Stay put, stay warm, stay calm.
Your stand is in deep woods and you’ve gotten turned around in the dark. You don’t have a compass, you can’t hear any traffic, and you have no idea where your truck is. Now what?
First and most important: Don’t panic. If you start running looking for a way out, you risk tripping, stepping in a hole, getting out of the area where searchers will be looking for you, or doing something else that will make your situation worse. Find a comfortable spot, sit down, and wait. You can survive a night alone in the woods and then deal with being lost in the morning.
Surviving an episode of being lost begins long before you actually walk into the woods. Your most basic safety plan is to always let someone know where you are going and when you expect to be out, so if you don’t appear on schedule someone knows to call the authorities and start a search. Cell phones don’t always work away from town, so that doesn’t count as part of your plan to get help if you need it. Of course, a very good addition to any hunting vest is a small Personal Locator Beacon or SPOT device; when activated, these transmit your emergency status and GPS position to rescuers via satellite signal.
Beyond that, treat every trip as if you’re going to get lost. That means carrying a basic survival kit: fire starters, small candle, plastic bag of dryer lint, flashlight, emergency blanket such as a Space Blanket, whistle, couple bottles of water, and a water purifier if you’re going deep into the woods.
Back to that moment when you realize you’re lost. The first thing to do is stop moving. Staying in one place increases the odds that you will be found quickly. Then take stock of the situation.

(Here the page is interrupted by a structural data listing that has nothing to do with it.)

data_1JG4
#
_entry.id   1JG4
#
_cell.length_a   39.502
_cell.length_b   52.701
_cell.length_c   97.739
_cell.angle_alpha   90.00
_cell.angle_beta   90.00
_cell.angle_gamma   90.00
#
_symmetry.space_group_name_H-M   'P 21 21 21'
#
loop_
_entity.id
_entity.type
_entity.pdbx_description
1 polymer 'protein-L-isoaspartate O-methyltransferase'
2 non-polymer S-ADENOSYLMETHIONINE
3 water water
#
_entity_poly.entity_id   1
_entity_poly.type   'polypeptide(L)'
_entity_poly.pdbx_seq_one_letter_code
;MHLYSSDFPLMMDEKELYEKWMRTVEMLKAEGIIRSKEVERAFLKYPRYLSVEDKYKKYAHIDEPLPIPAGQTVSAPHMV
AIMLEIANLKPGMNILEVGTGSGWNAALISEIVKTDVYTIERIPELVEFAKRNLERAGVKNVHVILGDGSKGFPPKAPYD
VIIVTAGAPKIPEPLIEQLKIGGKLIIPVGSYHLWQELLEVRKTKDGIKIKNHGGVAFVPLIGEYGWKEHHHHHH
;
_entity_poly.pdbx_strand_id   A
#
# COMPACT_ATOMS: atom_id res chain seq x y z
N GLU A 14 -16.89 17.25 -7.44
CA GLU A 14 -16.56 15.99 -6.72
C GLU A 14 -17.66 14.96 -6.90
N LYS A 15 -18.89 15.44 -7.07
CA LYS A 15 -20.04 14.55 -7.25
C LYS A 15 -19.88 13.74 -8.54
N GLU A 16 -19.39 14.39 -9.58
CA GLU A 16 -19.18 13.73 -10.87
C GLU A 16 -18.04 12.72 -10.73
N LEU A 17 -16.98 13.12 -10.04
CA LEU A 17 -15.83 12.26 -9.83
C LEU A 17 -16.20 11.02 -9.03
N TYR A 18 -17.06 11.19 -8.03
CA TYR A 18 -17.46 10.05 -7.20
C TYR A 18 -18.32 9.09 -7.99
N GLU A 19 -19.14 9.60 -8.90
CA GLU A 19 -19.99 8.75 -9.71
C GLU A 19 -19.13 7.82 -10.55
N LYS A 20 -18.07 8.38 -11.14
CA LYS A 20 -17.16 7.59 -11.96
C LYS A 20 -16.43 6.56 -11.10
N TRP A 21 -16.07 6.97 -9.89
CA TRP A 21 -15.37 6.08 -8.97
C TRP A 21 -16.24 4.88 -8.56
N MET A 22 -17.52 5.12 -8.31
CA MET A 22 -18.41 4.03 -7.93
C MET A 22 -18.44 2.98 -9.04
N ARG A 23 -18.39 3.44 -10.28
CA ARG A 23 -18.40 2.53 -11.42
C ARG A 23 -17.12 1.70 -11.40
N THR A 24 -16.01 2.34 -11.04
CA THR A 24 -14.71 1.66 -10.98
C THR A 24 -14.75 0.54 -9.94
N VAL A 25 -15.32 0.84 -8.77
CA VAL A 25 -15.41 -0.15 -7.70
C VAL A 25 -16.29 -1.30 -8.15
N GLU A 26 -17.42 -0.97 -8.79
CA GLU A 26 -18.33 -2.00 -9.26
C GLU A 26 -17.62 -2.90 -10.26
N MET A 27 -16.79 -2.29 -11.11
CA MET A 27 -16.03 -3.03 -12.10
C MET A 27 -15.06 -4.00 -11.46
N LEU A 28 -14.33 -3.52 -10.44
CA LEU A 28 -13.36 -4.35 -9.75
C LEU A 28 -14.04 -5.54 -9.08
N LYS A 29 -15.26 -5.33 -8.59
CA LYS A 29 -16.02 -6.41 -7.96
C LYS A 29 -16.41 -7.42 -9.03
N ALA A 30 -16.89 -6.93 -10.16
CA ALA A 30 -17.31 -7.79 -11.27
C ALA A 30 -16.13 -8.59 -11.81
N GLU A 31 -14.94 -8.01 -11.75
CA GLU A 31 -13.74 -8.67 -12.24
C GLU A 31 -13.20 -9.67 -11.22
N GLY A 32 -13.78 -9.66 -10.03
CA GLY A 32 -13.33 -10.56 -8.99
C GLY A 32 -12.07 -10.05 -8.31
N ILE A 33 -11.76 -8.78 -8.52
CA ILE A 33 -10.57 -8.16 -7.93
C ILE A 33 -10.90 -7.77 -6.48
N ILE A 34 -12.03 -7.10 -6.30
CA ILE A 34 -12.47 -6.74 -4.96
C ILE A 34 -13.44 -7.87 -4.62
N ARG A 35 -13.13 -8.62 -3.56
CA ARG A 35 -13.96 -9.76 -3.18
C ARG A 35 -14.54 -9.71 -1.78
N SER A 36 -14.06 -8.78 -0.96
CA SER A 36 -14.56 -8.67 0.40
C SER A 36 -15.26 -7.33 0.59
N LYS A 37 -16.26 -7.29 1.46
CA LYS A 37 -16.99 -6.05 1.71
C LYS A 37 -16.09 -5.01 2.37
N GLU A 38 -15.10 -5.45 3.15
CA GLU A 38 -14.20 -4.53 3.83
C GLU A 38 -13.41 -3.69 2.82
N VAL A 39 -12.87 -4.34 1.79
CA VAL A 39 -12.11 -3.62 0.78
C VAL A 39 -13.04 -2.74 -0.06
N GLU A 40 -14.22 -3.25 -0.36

Ask yourself four questions:
- Who knows where I am and when will they start looking?
- What do I have with me that will help me survive?
- What is around me that I can use?
- What is the weather doing?
In most cases, especially during hunting season, your biggest risk is going to be hypothermia. Even temperatures in the 40’s and 50’s can kill you if you’re wet. So the most important things you need are shelter and warmth. Look for a way to keep wind and water off your head and back. If you have any shelter, take advantage of it. If you don’t, use your Space Blanket to create a lean-to.
Then get a fire started. Besides waterproof matches, a lighter, or another reliable way to create a flame, a candle and a plastic bag of dryer lint can help you get even wet wood started burning. Position your fire so that the Space Blanket reflects the heat toward you. A fire will also make you easier for searchers to spot. If conditions are so extreme that you can’t start a fire, wrap up in the blanket to stay as dry and warm as possible until conditions improve.
Outside of that, just wait. As long as the person who’s expecting you calls for help, searchers will find you. FS
Florida Sportsman Magazine February 2019